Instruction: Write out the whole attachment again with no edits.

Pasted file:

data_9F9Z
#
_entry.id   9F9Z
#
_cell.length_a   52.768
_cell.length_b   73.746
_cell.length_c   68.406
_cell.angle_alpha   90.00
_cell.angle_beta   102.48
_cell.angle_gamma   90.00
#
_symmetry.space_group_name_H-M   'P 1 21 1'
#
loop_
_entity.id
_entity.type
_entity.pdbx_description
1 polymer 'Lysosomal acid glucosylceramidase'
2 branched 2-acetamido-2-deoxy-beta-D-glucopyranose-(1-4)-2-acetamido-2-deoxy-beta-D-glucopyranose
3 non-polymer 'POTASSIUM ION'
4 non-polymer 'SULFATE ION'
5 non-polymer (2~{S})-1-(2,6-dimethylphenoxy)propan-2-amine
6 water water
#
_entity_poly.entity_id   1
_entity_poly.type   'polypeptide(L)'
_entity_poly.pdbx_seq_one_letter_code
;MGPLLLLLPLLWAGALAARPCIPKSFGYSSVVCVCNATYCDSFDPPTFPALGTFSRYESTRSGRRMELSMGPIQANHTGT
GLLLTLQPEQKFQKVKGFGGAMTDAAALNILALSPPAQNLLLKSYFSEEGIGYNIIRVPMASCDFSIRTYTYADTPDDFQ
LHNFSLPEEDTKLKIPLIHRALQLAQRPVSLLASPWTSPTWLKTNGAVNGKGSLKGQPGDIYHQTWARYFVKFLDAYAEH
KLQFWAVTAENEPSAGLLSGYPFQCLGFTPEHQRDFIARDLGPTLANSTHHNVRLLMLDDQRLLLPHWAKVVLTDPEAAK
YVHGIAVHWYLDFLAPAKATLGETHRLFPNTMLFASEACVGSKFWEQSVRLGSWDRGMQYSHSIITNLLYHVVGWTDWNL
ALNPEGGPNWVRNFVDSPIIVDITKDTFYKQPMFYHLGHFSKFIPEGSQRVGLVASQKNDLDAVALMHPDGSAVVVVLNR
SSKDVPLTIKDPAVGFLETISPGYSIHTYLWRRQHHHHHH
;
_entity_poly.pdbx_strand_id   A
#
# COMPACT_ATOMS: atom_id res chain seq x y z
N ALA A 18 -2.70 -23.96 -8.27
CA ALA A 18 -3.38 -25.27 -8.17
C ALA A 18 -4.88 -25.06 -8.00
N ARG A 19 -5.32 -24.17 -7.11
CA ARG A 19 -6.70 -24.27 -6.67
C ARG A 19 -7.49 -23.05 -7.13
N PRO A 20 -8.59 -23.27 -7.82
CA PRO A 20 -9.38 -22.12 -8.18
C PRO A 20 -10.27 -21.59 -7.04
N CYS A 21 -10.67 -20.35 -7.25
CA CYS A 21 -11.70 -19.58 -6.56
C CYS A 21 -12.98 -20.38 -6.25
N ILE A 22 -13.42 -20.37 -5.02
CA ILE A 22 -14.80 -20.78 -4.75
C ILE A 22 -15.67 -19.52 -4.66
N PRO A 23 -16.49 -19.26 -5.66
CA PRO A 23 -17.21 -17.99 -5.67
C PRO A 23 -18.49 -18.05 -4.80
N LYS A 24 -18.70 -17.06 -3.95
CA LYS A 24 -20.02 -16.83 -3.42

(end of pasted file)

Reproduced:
data_9F9Z
#
_entry.id   9F9Z
#
_cell.length_a   52.768
_cell.length_b   73.746
_cell.length_c   68.406
_cell.angle_alpha   90.00
_cell.angle_beta   102.48
_cell.angle_gamma   90.00
#
_symmetry.space_group_name_H-M   'P 1 21 1'
#
loop_
_entity.id
_entity.type
_entity.pdbx_description
1 polymer 'Lysosomal acid glucosylceramidase'
2 branched 2-acetamido-2-deoxy-beta-D-glucopyranose-(1-4)-2-acetamido-2-deoxy-beta-D-glucopyranose
3 non-polymer 'POTASSIUM ION'
4 non-polymer 'SULFATE ION'
5 non-polymer (2~{S})-1-(2,6-dimethylphenoxy)propan-2-amine
6 water water
#
_entity_poly.entity_id   1
_entity_poly.type   'polypeptide(L)'
_entity_poly.pdbx_seq_one_letter_code
;MGPLLLLLPLLWAGALAARPCIPKSFGYSSVVCVCNATYCDSFDPPTFPALGTFSRYESTRSGRRMELSMGPIQANHTGT
GLLLTLQPEQKFQKVKGFGGAMTDAAALNILALSPPAQNLLLKSYFSEEGIGYNIIRVPMASCDFSIRTYTYADTPDDFQ
LHNFSLPEEDTKLKIPLIHRALQLAQRPVSLLASPWTSPTWLKTNGAVNGKGSLKGQPGDIYHQTWARYFVKFLDAYAEH
KLQFWAVTAENEPSAGLLSGYPFQCLGFTPEHQRDFIARDLGPTLANSTHHNVRLLMLDDQRLLLPHWAKVVLTDPEAAK
YVHGIAVHWYLDFLAPAKATLGETHRLFPNTMLFASEACVGSKFWEQSVRLGSWDRGMQYSHSIITNLLYHVVGWTDWNL
ALNPEGGPNWVRNFVDSPIIVDITKDTFYKQPMFYHLGHFSKFIPEGSQRVGLVASQKNDLDAVALMHPDGSAVVVVLNR
SSKDVPLTIKDPAVGFLETISPGYSIHTYLWRRQHHHHHH
;
_entity_poly.pdbx_strand_id   A
#
# COMPACT_ATOMS: atom_id res chain seq x y z
N ALA A 18 -2.70 -23.96 -8.27
CA ALA A 18 -3.38 -25.27 -8.17
C ALA A 18 -4.88 -25.06 -8.00
N ARG A 19 -5.32 -24.17 -7.11
CA ARG A 19 -6.70 -24.27 -6.67
C ARG A 19 -7.49 -23.05 -7.13
N PRO A 20 -8.59 -23.27 -7.82
CA PRO A 20 -9.38 -22.12 -8.18
C PRO A 20 -10.27 -21.59 -7.04
N CYS A 21 -10.67 -20.35 -7.25
CA CYS A 21 -11.70 -19.58 -6.56
C CYS A 21 -12.98 -20.38 -6.25
N ILE A 22 -13.42 -20.37 -5.02
CA ILE A 22 -14.80 -20.78 -4.75
C ILE A 22 -15.67 -19.52 -4.66
N PRO A 23 -16.49 -19.26 -5.66
CA PRO A 23 -17.21 -17.99 -5.67
C PRO A 23 -18.49 -18.05 -4.80
N LYS A 24 -18.70 -17.06 -3.95
CA LYS A 24 -20.02 -16.83 -3.42